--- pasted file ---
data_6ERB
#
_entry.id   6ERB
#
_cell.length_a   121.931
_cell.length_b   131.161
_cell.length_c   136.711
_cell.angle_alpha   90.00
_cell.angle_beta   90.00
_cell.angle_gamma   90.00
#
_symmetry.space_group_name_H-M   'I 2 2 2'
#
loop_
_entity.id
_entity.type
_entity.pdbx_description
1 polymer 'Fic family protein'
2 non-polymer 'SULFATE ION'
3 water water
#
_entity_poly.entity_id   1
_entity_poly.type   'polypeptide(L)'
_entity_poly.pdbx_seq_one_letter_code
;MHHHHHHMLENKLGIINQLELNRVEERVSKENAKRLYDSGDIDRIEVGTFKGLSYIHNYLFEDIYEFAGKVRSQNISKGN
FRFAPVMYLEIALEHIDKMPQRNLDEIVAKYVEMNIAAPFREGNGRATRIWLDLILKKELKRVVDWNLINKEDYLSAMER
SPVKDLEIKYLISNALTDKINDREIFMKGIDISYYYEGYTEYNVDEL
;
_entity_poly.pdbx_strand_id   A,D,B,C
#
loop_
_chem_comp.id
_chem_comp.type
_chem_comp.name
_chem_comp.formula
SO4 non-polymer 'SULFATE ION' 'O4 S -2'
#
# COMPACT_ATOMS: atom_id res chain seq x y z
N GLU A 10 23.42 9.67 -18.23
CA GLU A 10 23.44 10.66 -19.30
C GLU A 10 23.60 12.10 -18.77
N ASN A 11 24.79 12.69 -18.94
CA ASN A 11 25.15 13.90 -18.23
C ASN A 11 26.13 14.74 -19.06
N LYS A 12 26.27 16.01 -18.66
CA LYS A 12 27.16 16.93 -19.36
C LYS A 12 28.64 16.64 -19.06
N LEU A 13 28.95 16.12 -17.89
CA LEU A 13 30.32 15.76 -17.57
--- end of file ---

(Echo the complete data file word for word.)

data_6ERB
#
_entry.id   6ERB
#
_cell.length_a   121.931
_cell.length_b   131.161
_cell.length_c   136.711
_cell.angle_alpha   90.00
_cell.angle_beta   90.00
_cell.angle_gamma   90.00
#
_symmetry.space_group_name_H-M   'I 2 2 2'
#
loop_
_entity.id
_entity.type
_entity.pdbx_description
1 polymer 'Fic family protein'
2 non-polymer 'SULFATE ION'
3 water water
#
_entity_poly.entity_id   1
_entity_poly.type   'polypeptide(L)'
_entity_poly.pdbx_seq_one_letter_code
;MHHHHHHMLENKLGIINQLELNRVEERVSKENAKRLYDSGDIDRIEVGTFKGLSYIHNYLFEDIYEFAGKVRSQNISKGN
FRFAPVMYLEIALEHIDKMPQRNLDEIVAKYVEMNIAAPFREGNGRATRIWLDLILKKELKRVVDWNLINKEDYLSAMER
SPVKDLEIKYLISNALTDKINDREIFMKGIDISYYYEGYTEYNVDEL
;
_entity_poly.pdbx_strand_id   A,D,B,C
#
loop_
_chem_comp.id
_chem_comp.type
_chem_comp.name
_chem_comp.formula
SO4 non-polymer 'SULFATE ION' 'O4 S -2'
#
# COMPACT_ATOMS: atom_id res chain seq x y z
N GLU A 10 23.42 9.67 -18.23
CA GLU A 10 23.44 10.66 -19.30
C GLU A 10 23.60 12.10 -18.77
N ASN A 11 24.79 12.69 -18.94
CA ASN A 11 25.15 13.90 -18.23
C ASN A 11 26.13 14.74 -19.06
N LYS A 12 26.27 16.01 -18.66
CA LYS A 12 27.16 16.93 -19.36
C LYS A 12 28.64 16.64 -19.06
N LEU A 13 28.95 16.12 -17.89
CA LEU A 13 30.32 15.76 -17.57